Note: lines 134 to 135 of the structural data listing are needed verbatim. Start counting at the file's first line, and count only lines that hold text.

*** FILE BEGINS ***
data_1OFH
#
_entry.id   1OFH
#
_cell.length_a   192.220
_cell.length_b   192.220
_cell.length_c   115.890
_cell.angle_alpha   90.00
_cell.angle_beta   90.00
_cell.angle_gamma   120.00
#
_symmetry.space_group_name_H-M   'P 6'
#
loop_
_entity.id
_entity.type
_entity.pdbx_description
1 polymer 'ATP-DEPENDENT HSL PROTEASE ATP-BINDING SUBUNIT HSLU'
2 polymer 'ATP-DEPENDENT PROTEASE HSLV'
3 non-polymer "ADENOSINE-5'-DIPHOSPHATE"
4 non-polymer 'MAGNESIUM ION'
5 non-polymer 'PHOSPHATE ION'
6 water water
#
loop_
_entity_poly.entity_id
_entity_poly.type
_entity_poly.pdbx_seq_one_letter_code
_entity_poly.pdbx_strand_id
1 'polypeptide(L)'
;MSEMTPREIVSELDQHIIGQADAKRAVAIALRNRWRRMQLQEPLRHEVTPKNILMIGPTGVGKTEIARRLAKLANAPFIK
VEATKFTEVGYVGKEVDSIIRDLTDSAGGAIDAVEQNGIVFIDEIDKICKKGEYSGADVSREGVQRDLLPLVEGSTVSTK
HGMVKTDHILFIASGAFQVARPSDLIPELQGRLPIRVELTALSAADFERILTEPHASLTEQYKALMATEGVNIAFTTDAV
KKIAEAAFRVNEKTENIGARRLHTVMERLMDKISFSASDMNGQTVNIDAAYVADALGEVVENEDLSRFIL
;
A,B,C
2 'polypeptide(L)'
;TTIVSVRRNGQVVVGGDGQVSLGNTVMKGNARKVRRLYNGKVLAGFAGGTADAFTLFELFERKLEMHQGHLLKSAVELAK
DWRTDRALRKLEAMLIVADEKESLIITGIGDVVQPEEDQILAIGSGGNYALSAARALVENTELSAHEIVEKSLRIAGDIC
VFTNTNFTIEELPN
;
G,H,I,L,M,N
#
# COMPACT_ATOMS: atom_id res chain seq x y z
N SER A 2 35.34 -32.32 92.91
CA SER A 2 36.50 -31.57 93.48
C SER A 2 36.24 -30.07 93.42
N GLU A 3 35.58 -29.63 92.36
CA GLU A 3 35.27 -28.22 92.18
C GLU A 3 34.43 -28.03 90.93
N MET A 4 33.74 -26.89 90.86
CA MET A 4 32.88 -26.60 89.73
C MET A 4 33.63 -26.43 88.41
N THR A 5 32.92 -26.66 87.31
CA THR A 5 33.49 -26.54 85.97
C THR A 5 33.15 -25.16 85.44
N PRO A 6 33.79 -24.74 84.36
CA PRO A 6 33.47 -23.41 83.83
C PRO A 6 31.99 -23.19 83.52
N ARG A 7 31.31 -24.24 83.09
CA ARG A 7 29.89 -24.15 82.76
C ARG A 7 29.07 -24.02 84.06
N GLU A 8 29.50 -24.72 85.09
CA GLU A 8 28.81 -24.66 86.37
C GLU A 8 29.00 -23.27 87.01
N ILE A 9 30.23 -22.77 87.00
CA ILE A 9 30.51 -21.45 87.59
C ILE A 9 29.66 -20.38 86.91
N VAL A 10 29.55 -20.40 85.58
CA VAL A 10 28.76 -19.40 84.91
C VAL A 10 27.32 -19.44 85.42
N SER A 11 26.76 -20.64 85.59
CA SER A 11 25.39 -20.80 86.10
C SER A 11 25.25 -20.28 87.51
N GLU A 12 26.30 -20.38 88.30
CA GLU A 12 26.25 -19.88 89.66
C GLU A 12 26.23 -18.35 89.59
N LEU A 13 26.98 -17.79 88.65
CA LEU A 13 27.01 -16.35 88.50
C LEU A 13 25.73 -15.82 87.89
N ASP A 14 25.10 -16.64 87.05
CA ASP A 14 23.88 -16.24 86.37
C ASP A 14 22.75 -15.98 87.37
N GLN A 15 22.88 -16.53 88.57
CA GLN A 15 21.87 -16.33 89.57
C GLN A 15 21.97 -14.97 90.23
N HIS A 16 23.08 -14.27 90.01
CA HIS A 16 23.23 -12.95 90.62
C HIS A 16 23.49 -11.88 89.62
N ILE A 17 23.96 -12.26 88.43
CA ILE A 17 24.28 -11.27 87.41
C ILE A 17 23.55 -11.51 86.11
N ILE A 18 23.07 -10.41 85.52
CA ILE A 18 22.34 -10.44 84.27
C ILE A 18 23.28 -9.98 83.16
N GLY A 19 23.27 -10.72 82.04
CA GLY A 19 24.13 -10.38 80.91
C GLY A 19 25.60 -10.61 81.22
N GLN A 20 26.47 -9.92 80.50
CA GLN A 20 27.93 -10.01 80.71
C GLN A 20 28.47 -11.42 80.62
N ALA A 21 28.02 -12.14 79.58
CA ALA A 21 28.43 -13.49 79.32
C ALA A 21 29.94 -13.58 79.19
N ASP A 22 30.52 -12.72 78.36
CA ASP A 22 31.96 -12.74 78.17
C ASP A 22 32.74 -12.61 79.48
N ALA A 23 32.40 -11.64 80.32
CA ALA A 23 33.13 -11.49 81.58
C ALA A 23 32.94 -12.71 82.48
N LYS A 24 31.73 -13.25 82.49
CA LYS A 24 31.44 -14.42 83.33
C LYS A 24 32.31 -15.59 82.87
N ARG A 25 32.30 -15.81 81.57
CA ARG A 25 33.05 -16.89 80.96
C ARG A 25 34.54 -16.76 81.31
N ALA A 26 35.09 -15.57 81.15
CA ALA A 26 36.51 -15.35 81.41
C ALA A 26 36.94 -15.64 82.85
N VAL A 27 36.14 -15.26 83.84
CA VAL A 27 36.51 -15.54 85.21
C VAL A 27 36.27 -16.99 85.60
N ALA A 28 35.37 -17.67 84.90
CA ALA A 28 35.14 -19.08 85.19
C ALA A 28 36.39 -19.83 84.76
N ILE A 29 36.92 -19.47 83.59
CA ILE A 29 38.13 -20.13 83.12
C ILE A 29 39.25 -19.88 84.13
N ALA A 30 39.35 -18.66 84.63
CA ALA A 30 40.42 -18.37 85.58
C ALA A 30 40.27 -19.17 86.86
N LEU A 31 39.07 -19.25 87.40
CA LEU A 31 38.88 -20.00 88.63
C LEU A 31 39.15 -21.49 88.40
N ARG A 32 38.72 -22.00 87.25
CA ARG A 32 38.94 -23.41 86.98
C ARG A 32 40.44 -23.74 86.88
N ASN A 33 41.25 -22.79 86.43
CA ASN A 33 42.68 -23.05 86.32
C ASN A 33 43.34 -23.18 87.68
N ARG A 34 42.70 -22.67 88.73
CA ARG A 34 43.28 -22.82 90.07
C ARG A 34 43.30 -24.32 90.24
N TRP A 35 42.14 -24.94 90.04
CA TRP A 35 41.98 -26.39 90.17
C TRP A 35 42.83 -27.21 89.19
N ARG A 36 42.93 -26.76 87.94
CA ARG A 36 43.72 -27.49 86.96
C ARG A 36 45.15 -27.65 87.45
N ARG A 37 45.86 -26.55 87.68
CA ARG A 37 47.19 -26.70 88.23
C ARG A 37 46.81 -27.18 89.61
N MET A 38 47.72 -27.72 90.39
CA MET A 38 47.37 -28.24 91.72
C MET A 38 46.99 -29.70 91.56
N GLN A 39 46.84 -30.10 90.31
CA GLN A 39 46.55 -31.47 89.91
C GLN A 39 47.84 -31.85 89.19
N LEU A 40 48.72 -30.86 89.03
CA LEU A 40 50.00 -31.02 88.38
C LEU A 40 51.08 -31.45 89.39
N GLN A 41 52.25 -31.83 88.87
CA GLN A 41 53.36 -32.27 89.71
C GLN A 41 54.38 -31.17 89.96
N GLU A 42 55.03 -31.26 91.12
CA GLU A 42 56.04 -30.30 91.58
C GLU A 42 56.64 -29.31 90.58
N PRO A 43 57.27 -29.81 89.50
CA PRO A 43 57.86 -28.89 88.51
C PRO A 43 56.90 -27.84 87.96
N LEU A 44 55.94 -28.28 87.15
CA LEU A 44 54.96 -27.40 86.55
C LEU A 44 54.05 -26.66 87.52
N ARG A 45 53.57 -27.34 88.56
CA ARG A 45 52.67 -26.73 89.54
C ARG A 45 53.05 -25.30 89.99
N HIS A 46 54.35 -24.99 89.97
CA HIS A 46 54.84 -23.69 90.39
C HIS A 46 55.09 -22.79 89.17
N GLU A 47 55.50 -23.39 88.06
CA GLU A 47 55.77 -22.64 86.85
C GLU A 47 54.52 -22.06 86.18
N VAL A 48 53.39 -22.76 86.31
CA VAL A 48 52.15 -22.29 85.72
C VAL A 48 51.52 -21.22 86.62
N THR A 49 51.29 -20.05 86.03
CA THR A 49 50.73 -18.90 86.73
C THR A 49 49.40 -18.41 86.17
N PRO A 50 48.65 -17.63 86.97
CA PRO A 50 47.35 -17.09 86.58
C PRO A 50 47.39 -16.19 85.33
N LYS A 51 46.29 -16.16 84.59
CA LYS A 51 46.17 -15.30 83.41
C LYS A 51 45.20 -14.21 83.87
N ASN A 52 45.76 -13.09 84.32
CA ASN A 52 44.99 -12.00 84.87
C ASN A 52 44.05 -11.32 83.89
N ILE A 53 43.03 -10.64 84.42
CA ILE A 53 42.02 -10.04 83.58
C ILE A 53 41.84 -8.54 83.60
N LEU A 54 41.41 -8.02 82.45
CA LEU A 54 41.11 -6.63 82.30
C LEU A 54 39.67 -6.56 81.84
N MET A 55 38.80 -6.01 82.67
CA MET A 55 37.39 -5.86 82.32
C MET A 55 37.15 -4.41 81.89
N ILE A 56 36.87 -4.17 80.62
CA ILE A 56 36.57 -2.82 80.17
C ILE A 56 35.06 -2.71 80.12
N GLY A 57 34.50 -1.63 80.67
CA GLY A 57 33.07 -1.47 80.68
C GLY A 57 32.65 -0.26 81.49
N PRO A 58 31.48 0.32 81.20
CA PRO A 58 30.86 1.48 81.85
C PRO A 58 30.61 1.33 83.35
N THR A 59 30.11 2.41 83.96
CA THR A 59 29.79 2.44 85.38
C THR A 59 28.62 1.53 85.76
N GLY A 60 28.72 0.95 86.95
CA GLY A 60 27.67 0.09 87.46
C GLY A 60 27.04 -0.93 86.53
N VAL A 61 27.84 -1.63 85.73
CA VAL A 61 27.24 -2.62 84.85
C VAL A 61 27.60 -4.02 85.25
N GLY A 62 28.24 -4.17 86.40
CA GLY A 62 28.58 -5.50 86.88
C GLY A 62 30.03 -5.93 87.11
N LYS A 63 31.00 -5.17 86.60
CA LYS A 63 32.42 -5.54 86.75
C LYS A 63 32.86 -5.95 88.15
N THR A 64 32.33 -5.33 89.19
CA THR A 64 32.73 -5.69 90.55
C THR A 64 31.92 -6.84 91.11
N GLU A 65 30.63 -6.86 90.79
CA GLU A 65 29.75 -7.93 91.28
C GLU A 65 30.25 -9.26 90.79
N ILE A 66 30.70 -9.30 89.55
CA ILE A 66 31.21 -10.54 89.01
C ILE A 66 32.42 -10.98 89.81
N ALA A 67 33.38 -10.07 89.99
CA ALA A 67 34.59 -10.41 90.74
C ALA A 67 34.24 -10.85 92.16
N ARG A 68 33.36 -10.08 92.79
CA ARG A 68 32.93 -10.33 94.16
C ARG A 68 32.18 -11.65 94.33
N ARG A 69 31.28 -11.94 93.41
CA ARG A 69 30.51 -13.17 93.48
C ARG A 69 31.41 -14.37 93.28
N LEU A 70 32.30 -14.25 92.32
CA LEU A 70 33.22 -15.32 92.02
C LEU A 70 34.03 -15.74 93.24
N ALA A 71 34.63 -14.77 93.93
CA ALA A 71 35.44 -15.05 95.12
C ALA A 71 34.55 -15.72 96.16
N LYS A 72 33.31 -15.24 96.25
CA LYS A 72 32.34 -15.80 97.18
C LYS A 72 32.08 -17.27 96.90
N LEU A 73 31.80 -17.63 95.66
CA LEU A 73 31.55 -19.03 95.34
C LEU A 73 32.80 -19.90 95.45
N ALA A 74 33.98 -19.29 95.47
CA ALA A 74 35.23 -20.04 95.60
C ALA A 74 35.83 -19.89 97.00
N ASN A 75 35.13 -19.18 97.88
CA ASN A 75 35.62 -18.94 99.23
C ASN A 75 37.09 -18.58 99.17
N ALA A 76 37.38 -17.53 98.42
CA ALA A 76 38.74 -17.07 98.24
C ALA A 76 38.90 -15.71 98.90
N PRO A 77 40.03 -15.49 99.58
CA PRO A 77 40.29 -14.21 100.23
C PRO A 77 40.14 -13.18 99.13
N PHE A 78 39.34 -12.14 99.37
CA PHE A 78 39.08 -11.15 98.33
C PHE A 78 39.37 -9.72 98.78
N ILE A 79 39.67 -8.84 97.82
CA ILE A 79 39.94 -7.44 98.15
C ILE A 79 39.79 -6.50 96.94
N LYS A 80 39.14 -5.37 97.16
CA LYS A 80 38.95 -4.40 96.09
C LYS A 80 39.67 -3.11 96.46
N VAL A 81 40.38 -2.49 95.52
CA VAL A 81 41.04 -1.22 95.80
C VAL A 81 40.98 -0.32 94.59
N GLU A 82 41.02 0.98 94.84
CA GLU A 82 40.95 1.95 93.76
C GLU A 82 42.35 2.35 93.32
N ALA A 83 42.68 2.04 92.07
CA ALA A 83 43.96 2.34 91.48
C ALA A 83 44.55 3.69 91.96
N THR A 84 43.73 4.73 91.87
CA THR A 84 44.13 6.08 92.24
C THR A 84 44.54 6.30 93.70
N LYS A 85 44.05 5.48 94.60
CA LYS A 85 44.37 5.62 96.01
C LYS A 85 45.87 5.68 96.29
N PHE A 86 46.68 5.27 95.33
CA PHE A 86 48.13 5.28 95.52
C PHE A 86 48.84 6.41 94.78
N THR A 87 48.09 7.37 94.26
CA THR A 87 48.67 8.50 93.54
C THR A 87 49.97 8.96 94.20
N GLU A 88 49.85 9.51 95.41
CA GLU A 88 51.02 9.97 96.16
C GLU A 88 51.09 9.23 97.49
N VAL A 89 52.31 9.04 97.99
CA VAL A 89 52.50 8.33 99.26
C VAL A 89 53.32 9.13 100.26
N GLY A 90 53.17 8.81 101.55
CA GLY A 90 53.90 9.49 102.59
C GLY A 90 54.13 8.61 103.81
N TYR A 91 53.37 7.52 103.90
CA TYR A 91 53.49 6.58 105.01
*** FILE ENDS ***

C LEU A 31 39.15 -21.49 88.40
N ARG A 32 38.72 -22.00 87.25